Impaired immunocompetence of monocytic cells from GBM patients
GBM is described to be associated with systemic immune suppression . In this regard, the immune status of the GBM patients was evaluated on the basis of cytokine release in the patients serum, HLA-DR expression of myeloid cells and hematological cell counts. The immune status was analyzed to examine if the restricted immunoglobulin repertoires might be based on impaired immunocompetence of the myeloid cell compartment. To test the overall immune status of the GBM patients in this study, serum cytokine levels of the GBM patients were compared to healthy controls. A number of pro-inflammatory cytokines/chemokines including CCL2 (MCP-1), CCL22 (MDC), sCD40L, CXCL10 (IP-10), CXCL8 (IL-8), EGF and CCL3 (MIP-1α) were (in some cases significantly) decreased in GBM patients compared to healthy controls suggesting a lowered immune competence in GBM patients (Fig. 6, Additional file 1: Figure S8A). Most of these cytokines are primarily produced by monocytes/macrophages and may represent an impaired immune status of these myeloid cells. Interestingly, the anti-inflammatory cytokine IL-10 is increased in the glioblastoma patients which has already been reported in association with immunosuppression in glioblastoma , whereas TNFα serum levels were unaltered (Additional file 1: Figure S8B).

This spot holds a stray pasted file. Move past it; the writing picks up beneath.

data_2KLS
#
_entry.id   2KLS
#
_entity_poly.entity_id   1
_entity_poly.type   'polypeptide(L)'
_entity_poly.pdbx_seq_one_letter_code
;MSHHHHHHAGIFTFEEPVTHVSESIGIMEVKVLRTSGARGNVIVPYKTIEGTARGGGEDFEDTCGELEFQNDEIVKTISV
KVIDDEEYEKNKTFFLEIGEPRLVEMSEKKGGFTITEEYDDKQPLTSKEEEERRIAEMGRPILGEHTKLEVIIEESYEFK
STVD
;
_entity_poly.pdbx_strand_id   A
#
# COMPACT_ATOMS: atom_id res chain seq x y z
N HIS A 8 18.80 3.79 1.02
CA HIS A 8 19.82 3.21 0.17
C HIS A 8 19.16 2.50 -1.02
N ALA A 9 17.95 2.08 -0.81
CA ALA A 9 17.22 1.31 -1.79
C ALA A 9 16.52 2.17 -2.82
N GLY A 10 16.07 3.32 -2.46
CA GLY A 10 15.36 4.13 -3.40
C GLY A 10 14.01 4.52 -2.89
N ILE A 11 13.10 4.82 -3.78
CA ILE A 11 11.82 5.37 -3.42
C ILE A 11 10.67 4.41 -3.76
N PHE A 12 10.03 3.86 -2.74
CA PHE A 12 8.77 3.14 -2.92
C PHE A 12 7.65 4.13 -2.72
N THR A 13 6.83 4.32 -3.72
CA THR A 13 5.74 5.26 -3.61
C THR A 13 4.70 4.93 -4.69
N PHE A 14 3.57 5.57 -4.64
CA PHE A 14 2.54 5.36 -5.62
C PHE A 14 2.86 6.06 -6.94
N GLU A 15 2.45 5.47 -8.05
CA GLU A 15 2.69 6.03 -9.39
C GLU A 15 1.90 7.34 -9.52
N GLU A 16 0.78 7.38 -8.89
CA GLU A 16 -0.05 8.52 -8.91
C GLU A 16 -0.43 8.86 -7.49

Hematological analyses in all patients revealed on average slightly elevated white blood cell counts with decreased lymphocyte, elevated neutrophil and normal monocyte cell counts (data not shown). These conditions have been previously described in glioblastoma patients .
HLA-DRA expression in monocytes has been described as a marker for immune competence. Especially in septic patients but also in the context of cancer, low HLA-DRA levels have been reported [40, 43]. A tendency to lower HLA-DRA expression in monocytic cells especially of TAM from GBM patients in this study compared to expression levels in monocytes from healthy individuals are demonstrated (Additional file 1: Figure S9). Consequently, several evidences for impaired immunocompetence of immune cells especially monocytes in the glioblastoma patients are detected and which are not based on decreased numbers of monocytes in the peripheral blood.
Glioblastoma multiforme is the most common brain tumor in adults that is characterized by a marked heterogeneity at the cellular and molecular level . In GBM, tumor-infiltrating microglia and peripheral macrophages are major immune cell populations within the tumor accounting for up to 30% of tumor mass in human GBMs . In a recent study, we presented the expression of recombined immunoglobulin heavy and light chains in tumor-associated macrophages isolated from various types of tumor tissue . In the present study, we were able to show, for the first time, the constitutive expression of immunoglobulin heavy and light chains in tumor-associated macrophages and circulating monocytes in a cohort of glioblastoma patients. Of note, the soluble and the transmembrane forms of immunoglobulins were demonstrated in monocytes and macrophages.